Values are among the first things children learn—not consciously, but implicitly. Because they were acquired so early in our lives, many values remain unconscious to those who hold them. Therefore they can only rarely be discussed, or directly observed by outsiders. They can only be inferred from the way people act under various circumstances. This includes the way they answer questionnaires, although their answers should not always be taken literally. Interpreting answers to questionnaires is a main task of cross-cultural researchers who nowadays have many statistical tools at their disposal to help them.

National cultures and organizational cultures

Two large research projects into culture differences (Hofstede 1980; Hofstede et al. 1990) showed that national cultures differ mostly at the level of values, while organization cultures differ mostly at the level of the more superficial practices: symbols, heroes, and rituals. National cultures oppose otherwise similar individuals, institutions and organizations across countries; the pioneer study on national cultures was based on different national subsidiaries of one large international business company. Organizational (also called corporate) cultures oppose different organizations within the same countries. The path-breaking study in this field used different organizations or parts of organizations in two countries: Denmark and the Netherlands.

BBVA-OpenMind-Figure2-National-Cultures-Organizational-Cultures-and-the-Role-of-Management-Geert-Hofstede

Figure 2 illustrates when and which of our mental programs were acquired. We humans are born incompletely programmed; during the first ten years of our lives we possess an amazing capacity for absorbing complex, diffuse and implicit mental programs. One example is learning a second language: when someone speaks another language accent-free, he or she almost surely learned it as a child. With the onset of puberty, our ways of learning become more explicit and focused; we can still learn foreign languages, but we will almost always retain an accent. As mentioned above, our early programming includes most of our basic values. We acquire these mental programs from our social environment, the family, the neighborhood, and early schooling. The right-hand column of figure 2 shows which levels of culture we acquire, and in which period. We are born boy or girl, and within a nation. Gender and nationality are therefore most decisive for our basic values. The school period mostly bridges puberty; the kind of school students attend relates to their social class, and influences their future occupation. Our school education mixes both values and practices. Cultures of work organizations are acquired through socialization at the work place, which most people enter as adults—that is, with their basic values firmly in place. A business culture (like the culture of banking, or of tourism) can be placed somewhere between the occupation and the organization level.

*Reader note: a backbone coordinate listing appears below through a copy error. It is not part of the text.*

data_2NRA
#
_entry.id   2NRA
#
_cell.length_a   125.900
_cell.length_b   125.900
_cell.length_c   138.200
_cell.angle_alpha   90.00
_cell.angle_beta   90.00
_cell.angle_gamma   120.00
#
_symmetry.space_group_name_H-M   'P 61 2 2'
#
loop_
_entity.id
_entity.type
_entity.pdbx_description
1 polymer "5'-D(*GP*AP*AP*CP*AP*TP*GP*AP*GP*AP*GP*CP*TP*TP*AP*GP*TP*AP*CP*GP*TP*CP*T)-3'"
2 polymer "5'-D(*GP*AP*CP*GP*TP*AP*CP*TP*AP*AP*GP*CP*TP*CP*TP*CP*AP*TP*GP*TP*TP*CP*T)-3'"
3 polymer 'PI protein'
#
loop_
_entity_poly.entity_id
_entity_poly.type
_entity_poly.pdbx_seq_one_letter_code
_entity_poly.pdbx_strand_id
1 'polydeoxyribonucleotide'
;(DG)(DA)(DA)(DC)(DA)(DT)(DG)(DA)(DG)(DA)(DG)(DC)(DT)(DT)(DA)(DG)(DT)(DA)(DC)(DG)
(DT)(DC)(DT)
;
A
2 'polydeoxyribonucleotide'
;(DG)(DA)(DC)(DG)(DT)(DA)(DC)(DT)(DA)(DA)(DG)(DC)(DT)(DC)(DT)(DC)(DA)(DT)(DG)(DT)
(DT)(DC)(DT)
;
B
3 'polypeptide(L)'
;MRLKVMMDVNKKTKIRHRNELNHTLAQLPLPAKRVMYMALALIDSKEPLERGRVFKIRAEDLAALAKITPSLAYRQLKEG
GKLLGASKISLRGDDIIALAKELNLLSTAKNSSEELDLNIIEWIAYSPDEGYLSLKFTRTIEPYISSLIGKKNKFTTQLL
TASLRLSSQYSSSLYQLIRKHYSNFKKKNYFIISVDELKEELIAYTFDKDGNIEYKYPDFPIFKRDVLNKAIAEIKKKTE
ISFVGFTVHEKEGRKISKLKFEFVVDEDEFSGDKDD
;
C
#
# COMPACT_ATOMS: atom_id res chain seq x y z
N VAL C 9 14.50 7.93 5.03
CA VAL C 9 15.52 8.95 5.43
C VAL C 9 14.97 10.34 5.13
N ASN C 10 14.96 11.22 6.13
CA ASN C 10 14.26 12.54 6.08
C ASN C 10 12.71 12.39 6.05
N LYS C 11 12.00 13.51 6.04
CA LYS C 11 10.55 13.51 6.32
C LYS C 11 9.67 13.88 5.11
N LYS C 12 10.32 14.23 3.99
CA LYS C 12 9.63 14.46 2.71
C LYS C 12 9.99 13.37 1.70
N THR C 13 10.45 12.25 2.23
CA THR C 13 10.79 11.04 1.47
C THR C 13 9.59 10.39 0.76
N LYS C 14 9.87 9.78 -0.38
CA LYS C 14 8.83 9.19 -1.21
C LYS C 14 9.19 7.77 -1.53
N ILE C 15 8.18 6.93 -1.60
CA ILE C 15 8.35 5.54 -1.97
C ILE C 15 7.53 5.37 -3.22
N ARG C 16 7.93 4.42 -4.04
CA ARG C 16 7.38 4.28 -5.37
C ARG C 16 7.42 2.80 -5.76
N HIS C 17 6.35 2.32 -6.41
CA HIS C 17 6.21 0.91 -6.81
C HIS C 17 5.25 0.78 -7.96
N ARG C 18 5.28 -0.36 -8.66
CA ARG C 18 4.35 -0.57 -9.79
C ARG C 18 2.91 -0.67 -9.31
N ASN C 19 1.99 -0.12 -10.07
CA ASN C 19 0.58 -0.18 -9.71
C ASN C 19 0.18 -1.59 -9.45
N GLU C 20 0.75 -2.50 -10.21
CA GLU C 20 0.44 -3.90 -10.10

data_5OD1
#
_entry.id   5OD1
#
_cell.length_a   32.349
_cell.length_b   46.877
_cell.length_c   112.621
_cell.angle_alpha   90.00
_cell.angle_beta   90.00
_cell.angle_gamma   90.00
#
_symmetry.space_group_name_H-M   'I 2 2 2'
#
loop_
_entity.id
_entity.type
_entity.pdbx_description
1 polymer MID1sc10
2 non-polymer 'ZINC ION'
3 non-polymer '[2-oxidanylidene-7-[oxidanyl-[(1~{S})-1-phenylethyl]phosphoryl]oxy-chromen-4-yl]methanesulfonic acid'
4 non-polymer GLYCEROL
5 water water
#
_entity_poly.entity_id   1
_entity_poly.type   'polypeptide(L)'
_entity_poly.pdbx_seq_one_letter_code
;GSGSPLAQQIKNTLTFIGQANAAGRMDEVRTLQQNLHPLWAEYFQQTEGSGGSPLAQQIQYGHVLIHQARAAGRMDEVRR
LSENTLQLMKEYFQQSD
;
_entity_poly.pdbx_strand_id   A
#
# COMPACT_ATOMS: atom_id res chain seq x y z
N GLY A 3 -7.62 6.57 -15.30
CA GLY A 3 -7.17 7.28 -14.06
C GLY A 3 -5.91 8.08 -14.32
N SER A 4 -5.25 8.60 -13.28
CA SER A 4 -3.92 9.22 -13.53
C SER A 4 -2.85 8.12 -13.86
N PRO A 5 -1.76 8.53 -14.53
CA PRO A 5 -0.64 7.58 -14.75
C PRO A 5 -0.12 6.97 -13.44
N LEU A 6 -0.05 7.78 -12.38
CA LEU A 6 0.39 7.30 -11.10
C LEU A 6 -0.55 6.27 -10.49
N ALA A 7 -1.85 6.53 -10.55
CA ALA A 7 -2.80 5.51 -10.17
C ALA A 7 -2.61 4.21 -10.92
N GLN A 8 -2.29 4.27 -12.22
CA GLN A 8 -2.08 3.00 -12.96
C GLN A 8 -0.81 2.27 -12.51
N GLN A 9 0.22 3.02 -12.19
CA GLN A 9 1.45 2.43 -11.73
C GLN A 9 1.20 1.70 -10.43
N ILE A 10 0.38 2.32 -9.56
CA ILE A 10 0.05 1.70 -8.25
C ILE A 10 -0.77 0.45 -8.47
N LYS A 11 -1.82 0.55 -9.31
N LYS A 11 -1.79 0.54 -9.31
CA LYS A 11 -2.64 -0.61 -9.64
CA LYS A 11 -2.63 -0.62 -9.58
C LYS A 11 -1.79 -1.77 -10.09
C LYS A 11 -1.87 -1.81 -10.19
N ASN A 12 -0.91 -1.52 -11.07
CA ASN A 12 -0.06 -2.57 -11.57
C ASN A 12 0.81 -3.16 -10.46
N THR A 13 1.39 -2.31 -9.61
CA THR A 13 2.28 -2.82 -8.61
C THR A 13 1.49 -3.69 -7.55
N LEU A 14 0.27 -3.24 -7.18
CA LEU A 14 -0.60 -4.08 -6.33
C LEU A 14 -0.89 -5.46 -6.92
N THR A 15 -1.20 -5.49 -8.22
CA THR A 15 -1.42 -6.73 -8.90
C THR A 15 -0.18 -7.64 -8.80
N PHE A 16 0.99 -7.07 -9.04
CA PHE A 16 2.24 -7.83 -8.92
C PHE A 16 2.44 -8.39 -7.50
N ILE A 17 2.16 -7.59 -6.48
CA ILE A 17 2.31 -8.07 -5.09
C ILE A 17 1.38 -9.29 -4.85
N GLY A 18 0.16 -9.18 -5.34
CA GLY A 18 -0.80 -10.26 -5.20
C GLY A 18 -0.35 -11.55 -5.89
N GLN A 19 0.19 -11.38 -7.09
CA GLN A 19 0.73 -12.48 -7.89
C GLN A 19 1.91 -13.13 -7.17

National cultures differ mostly at the level of values, while organization cultures differ mostly at the level of the more superficial practices: symbols, heroes, and rituals.

So national culture differences are rooted in values learned before age 10; children learn them from parents who also acquired them before age ten, so they are quite stable and take generations to be changed.

Organizational cultures are rooted in practices learned on the job, and they can change much faster. Their implications for management are quite different, as will be shown later.

The dimensions paradigm in studying the social world

My own cross-cultural research in the 1970s started from a large database of employee value statements (more than 100,000 questionnaires) collected in subsidiaries of the IBM corporation in 40 countries (Hofstede 1980). Being trained as a psychologist, I initially tried to analyze the data across individuals, but after a long struggle I discovered that they made much more sense if I compared mean answers across countries. When I did that, I could relate the differences between country cultures to basic dilemmas of human societies, which had been described 20 years earlier in a review of the anthropological and sociological literature (Inkeles and Levinson 1969 [1954]). These dilemmas corresponded with dimensions on which each country could be scored. The dimension approach to culture research has since become a paradigm for empirical cross-cultural research. A paradigm is “a model from which spring particular coherent traditions of scientific research” (Kuhn 1970).

Dimensions are a conceptual way of dividing complex realities into separate basic elements. Many thinkers about the social world have divided it into categories, but the dimensions in this case are not born from armchair reflection but from empirical research, using the methods of modern statistical analysis. Like ‘culture’, ‘dimensions’ are constructs. According to the definition by Levitin cited above, they should be “useful in predicting … observable and measurable verbal and nonverbal behaviors.” Demonstrating these is called validation.